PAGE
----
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London Licensing Scheme Regime is Failing Consumers

With over 130,000 unlicensed rental properties in London, safeagent, which runs an accreditation scheme for lettings and management agents, is calling for a rethink of licensing in the private rented sector to better protect tenants.

New research for safeagent, conducted by London Property Licensing, has found over 130,000 unlicensed properties in London, which should be licensed under selective, additional or mandatory HMO licensing schemes.

The research, carried out through Freedom of Information (FOI) requests, found that there are over 310,000 private rented properties in London that require licensing under mandatory HMO, or additional and selective licensing schemes implemented under the Housing Act 2004. Whilst the mandatory HMO licensing applies across England, additional and selective licensing schemes are introduced on a Borough by Borough basis, with the aim of improving standards in the Private Rented Sector (PRS).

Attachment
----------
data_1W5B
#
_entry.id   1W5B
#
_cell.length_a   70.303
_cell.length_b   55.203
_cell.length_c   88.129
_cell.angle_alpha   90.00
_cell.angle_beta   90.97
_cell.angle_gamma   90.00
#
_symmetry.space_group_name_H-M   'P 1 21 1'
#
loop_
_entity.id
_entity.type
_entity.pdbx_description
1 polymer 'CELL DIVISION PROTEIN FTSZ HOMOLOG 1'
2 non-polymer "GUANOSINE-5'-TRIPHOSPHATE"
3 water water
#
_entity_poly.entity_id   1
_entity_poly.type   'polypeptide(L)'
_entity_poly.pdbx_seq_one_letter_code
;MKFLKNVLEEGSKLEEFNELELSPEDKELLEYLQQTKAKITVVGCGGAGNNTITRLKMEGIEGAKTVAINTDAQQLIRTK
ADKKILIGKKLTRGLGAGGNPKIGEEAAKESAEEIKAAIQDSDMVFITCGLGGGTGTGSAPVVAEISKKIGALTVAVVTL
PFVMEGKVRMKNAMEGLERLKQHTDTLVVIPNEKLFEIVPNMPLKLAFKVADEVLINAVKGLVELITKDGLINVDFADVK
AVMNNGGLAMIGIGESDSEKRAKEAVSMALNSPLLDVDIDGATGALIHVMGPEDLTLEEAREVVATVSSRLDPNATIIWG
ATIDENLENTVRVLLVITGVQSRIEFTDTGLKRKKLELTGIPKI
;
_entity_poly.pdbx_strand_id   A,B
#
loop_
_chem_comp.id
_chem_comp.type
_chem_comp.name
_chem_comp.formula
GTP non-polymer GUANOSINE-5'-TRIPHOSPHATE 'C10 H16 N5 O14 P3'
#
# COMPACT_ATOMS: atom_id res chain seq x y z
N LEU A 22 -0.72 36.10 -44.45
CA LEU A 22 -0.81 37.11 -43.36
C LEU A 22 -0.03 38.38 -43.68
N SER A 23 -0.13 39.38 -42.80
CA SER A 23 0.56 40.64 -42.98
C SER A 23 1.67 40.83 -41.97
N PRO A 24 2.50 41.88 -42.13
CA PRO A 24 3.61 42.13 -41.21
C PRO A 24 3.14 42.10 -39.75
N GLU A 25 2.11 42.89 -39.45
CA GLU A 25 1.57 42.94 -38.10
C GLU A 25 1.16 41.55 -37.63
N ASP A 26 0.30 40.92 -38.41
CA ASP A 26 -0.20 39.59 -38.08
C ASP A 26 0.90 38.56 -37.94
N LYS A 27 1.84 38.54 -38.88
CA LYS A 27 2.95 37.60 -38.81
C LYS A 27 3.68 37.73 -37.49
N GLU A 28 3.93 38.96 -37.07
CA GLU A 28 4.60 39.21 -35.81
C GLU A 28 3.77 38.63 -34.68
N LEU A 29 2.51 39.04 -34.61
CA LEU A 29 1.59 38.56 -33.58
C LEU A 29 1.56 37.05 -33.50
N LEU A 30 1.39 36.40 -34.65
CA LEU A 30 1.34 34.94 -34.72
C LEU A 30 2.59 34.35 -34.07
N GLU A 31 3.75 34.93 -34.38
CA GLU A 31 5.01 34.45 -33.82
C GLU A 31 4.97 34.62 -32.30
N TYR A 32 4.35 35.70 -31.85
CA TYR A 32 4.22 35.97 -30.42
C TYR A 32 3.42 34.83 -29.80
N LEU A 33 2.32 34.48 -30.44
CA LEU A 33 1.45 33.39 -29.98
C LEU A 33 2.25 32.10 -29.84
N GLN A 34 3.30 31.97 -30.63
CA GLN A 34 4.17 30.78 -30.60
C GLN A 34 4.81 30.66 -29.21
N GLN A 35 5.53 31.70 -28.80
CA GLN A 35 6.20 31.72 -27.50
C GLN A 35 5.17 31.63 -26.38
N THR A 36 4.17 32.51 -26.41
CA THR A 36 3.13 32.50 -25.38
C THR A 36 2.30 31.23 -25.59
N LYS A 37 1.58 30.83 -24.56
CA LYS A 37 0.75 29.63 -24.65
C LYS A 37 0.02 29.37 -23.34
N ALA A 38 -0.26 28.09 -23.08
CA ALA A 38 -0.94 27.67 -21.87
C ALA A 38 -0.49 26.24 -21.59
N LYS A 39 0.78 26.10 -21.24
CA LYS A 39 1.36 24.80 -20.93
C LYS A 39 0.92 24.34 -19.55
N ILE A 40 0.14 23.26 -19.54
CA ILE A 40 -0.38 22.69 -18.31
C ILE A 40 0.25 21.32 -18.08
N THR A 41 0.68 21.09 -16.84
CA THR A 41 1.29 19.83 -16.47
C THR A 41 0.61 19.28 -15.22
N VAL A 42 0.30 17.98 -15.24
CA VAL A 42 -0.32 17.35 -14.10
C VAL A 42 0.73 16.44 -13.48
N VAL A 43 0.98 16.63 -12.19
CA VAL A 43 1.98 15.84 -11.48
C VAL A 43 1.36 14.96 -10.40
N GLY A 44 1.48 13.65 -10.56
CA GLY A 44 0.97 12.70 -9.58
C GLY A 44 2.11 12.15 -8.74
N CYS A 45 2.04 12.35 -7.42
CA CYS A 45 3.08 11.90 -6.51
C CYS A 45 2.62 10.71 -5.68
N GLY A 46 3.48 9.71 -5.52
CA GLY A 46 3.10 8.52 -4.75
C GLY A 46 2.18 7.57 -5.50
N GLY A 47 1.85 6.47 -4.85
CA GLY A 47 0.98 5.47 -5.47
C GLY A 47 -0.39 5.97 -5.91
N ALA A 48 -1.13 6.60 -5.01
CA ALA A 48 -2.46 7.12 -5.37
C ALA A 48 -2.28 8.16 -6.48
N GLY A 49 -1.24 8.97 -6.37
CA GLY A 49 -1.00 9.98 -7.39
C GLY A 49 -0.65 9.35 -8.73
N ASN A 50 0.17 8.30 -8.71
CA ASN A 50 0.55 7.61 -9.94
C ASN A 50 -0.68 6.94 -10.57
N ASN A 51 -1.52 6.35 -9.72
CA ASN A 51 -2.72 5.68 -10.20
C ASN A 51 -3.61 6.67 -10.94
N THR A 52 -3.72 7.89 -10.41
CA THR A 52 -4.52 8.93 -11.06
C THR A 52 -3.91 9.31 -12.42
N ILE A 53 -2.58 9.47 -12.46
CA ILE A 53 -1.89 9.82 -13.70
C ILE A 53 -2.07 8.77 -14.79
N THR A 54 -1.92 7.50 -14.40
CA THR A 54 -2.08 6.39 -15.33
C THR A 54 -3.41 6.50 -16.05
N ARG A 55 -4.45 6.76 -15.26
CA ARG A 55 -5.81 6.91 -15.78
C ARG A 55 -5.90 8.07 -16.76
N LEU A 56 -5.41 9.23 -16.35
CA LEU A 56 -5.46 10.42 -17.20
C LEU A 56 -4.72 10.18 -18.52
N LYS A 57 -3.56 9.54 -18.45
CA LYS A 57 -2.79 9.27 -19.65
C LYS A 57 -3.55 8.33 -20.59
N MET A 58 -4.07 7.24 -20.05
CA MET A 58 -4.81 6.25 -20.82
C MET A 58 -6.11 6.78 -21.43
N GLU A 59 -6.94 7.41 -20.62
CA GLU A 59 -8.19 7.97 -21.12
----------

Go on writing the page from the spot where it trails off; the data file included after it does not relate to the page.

However, non-compliance in the capital is rife, according to the research, which found that licence applications were submitted for only 25% of the 138,500 private rented properties that require licensing under mandatory HMO or additional licensing schemes – a non-compliance rate of 75%. Without a licence application submitted, these properties are being operated illegally, potentially putting consumers at risk.

If they are caught operating an unlicensed property, landlords and their letting or managing agent, can face prosecution and a hefty fine, or a civil penalty of up to £30,000. The landlord can also be ordered to repay up to 12 months’ rent. However, many could be falling foul of the law through ignorance of the complex regulatory framework.

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